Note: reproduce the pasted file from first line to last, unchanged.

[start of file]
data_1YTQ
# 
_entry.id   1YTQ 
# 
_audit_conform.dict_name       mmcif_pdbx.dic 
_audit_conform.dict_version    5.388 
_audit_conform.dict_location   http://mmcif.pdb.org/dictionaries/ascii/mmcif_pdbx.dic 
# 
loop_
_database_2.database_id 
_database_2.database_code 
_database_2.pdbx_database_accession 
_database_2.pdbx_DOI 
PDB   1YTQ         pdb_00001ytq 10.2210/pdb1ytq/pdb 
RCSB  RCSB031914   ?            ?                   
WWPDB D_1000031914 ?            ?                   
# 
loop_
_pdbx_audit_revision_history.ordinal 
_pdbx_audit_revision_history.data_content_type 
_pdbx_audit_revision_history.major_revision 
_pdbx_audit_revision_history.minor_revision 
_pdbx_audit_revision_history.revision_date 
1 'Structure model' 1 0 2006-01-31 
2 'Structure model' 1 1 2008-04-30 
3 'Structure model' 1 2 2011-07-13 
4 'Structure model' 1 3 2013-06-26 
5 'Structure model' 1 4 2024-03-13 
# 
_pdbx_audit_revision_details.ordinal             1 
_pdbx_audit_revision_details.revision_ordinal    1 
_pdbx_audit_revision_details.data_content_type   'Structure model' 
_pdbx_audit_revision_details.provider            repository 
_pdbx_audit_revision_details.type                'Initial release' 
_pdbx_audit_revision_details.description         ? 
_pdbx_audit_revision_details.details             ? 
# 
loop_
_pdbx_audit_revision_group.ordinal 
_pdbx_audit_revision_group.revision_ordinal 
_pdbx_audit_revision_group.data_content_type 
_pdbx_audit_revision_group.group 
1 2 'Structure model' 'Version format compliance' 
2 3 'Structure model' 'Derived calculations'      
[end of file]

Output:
data_1YTQ
# 
_entry.id   1YTQ 
# 
_audit_conform.dict_name       mmcif_pdbx.dic 
_audit_conform.dict_version    5.388 
_audit_conform.dict_location   http://mmcif.pdb.org/dictionaries/ascii/mmcif_pdbx.dic 
# 
loop_
_database_2.database_id 
_database_2.database_code 
_database_2.pdbx_database_accession 
_database_2.pdbx_DOI 
PDB   1YTQ         pdb_00001ytq 10.2210/pdb1ytq/pdb 
RCSB  RCSB031914   ?            ?                   
WWPDB D_1000031914 ?            ?                   
# 
loop_
_pdbx_audit_revision_history.ordinal 
_pdbx_audit_revision_history.data_content_type 
_pdbx_audit_revision_history.major_revision 
_pdbx_audit_revision_history.minor_revision 
_pdbx_audit_revision_history.revision_date 
1 'Structure model' 1 0 2006-01-31 
2 'Structure model' 1 1 2008-04-30 
3 'Structure model' 1 2 2011-07-13 
4 'Structure model' 1 3 2013-06-26 
5 'Structure model' 1 4 2024-03-13 
# 
_pdbx_audit_revision_details.ordinal             1 
_pdbx_audit_revision_details.revision_ordinal    1 
_pdbx_audit_revision_details.data_content_type   'Structure model' 
_pdbx_audit_revision_details.provider            repository 
_pdbx_audit_revision_details.type                'Initial release' 
_pdbx_audit_revision_details.description         ? 
_pdbx_audit_revision_details.details             ? 
# 
loop_
_pdbx_audit_revision_group.ordinal 
_pdbx_audit_revision_group.revision_ordinal 
_pdbx_audit_revision_group.data_content_type 
_pdbx_audit_revision_group.group 
1 2 'Structure model' 'Version format compliance' 
2 3 'Structure model' 'Derived calculations'      